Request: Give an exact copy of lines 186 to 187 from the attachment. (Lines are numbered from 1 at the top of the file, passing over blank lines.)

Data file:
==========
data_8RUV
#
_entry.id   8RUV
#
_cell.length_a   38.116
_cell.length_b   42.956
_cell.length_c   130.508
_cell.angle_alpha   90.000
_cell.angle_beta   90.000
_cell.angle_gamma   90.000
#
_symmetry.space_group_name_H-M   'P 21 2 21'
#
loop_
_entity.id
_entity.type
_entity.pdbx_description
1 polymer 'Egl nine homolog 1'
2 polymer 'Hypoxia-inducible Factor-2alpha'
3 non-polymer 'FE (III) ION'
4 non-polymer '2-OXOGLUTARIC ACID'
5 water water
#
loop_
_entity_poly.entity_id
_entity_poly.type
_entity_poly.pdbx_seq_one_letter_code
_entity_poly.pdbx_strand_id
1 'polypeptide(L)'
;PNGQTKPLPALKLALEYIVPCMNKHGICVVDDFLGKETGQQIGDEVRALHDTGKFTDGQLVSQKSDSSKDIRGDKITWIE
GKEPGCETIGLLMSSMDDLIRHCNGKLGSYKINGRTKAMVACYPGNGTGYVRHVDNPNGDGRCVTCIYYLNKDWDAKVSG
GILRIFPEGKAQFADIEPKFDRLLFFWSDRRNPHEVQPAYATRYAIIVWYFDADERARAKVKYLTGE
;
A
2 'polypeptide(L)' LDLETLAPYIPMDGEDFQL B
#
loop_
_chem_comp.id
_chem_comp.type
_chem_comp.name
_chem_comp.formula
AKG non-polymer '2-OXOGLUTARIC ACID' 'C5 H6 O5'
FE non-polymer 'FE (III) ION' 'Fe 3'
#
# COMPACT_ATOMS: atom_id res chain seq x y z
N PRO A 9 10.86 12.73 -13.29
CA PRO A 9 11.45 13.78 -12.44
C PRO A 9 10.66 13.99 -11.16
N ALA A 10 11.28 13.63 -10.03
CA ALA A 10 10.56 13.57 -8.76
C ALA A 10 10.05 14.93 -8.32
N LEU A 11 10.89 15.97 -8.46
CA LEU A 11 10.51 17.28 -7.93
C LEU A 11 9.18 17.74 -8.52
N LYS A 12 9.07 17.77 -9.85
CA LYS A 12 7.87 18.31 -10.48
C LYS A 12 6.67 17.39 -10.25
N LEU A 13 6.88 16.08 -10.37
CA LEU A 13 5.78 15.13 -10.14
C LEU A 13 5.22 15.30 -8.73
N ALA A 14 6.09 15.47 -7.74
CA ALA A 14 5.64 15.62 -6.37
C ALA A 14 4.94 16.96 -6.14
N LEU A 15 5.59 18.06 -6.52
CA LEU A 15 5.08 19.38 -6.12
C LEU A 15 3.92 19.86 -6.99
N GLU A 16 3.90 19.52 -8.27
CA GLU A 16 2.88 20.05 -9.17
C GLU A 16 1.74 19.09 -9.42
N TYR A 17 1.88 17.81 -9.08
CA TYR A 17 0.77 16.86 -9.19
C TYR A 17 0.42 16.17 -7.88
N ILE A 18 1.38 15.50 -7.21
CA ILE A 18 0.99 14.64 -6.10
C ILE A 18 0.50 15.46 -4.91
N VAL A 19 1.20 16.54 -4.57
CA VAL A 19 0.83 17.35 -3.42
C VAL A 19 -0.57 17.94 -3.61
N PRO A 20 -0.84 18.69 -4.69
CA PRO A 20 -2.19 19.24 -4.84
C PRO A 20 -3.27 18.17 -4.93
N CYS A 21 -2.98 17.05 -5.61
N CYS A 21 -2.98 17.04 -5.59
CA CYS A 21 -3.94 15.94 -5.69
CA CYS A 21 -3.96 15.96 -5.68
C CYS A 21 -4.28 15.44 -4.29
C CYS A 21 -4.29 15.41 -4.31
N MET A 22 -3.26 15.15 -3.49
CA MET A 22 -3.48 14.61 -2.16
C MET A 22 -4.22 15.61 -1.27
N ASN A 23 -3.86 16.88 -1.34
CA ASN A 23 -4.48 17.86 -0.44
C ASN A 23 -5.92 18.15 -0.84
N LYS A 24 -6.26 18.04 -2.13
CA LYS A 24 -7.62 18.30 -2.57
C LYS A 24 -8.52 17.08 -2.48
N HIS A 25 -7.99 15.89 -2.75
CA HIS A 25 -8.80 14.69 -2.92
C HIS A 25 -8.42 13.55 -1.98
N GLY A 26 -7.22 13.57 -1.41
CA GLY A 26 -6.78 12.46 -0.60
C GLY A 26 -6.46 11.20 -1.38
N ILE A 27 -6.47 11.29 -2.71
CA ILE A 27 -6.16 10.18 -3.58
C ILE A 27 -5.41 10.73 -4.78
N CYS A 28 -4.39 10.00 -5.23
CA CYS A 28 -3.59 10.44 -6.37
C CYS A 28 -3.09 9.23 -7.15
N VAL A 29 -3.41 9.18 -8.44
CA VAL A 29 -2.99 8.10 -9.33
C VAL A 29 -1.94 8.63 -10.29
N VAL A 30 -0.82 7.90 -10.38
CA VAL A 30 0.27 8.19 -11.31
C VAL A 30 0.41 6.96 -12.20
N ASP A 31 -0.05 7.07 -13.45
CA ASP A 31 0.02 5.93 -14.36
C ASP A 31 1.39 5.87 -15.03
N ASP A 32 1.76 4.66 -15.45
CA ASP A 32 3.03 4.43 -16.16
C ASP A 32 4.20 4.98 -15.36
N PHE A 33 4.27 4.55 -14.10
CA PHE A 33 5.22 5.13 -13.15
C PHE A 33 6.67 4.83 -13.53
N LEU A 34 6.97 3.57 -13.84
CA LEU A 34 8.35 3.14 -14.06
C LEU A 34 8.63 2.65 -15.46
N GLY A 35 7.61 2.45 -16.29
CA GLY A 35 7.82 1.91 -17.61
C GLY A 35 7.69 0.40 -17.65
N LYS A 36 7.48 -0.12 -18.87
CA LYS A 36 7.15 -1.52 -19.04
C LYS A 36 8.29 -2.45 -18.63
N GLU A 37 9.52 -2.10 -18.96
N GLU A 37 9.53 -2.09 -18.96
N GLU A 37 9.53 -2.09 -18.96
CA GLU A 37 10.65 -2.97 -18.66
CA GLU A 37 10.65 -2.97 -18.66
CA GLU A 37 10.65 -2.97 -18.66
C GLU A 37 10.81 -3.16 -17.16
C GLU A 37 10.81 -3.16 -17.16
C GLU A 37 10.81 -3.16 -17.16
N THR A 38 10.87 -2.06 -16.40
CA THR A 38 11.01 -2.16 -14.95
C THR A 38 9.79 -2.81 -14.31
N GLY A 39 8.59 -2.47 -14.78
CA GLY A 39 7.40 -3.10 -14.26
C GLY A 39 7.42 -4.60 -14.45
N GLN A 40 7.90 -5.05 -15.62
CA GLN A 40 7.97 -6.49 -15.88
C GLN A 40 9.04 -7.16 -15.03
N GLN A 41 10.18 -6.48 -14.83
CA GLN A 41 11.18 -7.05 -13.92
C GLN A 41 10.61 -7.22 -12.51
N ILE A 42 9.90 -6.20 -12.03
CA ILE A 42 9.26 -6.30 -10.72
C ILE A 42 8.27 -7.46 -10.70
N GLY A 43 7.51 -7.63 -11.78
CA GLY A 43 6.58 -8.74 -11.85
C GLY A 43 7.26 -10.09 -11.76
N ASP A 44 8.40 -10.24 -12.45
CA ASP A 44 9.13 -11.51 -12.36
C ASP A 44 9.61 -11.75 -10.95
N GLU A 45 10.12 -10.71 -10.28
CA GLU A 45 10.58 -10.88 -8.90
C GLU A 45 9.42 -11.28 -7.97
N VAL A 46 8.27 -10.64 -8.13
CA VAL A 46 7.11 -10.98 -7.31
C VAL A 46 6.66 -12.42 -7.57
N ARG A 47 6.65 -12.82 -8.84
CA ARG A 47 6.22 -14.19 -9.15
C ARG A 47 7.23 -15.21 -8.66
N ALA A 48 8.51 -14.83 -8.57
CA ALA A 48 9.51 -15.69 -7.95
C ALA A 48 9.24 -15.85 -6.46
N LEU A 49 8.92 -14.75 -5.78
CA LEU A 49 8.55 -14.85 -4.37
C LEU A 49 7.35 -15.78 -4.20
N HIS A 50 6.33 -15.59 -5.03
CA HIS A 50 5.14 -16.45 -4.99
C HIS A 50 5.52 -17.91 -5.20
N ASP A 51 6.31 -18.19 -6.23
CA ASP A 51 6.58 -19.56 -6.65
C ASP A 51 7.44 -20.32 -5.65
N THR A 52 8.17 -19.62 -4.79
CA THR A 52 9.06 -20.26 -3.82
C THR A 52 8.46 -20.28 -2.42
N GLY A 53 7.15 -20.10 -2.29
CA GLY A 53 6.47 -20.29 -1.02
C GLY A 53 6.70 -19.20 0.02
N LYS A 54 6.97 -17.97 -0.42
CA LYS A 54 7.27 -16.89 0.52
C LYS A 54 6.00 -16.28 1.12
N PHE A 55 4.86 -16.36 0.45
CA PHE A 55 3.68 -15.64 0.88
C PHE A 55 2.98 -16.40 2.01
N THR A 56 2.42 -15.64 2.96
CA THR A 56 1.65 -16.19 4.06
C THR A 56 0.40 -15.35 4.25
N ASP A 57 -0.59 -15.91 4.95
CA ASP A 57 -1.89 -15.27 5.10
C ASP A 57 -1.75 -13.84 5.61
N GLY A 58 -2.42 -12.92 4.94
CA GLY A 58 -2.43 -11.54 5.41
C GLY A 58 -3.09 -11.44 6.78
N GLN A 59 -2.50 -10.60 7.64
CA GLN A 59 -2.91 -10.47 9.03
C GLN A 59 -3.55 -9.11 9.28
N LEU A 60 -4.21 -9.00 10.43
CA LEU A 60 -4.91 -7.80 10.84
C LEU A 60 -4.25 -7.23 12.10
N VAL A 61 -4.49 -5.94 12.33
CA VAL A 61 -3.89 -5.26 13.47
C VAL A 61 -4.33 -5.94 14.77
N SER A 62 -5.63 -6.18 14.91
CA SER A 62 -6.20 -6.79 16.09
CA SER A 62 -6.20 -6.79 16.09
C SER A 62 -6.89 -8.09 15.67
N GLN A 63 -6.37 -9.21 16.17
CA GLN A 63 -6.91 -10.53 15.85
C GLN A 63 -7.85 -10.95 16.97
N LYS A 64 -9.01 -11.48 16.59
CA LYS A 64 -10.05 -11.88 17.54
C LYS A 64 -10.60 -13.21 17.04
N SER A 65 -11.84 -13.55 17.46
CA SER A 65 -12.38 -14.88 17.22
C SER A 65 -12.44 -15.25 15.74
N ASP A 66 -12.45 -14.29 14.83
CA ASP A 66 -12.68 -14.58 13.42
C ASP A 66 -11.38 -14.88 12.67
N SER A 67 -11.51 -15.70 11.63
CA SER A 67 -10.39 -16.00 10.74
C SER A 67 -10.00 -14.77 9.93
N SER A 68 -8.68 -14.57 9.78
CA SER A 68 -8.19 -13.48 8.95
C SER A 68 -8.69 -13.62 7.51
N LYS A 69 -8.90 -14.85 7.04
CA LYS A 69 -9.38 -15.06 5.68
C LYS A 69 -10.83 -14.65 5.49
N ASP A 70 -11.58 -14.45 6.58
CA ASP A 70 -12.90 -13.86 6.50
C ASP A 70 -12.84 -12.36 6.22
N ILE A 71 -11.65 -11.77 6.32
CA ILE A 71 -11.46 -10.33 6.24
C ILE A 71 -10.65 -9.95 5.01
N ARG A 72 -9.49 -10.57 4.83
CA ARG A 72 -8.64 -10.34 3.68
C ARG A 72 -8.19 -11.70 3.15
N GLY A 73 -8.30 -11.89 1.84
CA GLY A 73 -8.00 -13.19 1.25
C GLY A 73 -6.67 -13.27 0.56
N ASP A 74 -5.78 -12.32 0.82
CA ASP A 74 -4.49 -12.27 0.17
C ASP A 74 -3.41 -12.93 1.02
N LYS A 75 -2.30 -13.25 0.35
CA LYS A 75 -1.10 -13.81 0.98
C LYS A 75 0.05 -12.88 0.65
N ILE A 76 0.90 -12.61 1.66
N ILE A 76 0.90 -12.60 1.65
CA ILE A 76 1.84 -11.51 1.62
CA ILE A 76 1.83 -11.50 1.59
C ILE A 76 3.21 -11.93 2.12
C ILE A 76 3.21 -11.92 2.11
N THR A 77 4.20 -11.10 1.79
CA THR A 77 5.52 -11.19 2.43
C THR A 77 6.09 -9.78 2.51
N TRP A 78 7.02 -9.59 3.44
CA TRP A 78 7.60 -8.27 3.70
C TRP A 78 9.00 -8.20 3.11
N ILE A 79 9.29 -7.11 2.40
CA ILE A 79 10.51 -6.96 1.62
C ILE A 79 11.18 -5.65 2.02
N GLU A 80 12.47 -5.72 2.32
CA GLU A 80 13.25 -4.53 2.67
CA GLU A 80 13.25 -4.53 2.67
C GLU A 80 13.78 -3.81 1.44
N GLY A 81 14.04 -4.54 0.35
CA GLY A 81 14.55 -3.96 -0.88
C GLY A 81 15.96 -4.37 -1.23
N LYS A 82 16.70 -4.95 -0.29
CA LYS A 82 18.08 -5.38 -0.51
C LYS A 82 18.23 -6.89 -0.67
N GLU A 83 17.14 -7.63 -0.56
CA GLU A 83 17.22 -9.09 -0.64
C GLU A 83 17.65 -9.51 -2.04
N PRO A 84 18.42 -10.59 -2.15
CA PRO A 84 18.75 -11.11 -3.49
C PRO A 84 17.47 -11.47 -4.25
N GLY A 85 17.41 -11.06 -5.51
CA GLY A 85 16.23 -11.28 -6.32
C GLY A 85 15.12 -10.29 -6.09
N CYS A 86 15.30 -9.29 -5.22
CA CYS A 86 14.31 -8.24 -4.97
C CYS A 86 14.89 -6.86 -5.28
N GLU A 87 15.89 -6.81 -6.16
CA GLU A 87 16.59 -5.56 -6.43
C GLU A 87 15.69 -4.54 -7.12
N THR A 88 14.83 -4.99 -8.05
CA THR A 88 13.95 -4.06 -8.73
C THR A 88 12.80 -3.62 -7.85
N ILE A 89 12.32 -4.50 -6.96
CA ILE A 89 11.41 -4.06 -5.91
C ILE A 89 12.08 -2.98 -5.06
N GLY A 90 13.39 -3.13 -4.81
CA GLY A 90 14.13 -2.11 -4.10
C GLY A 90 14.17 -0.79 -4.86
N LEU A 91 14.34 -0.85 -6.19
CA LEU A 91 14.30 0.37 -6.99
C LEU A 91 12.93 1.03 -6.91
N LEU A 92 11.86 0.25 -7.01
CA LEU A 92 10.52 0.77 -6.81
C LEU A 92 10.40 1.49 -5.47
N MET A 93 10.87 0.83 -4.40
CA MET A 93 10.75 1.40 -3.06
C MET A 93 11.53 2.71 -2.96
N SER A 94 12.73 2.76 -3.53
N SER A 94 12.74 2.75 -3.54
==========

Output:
C THR A 52 8.46 -20.28 -2.42
N GLY A 53 7.15 -20.10 -2.29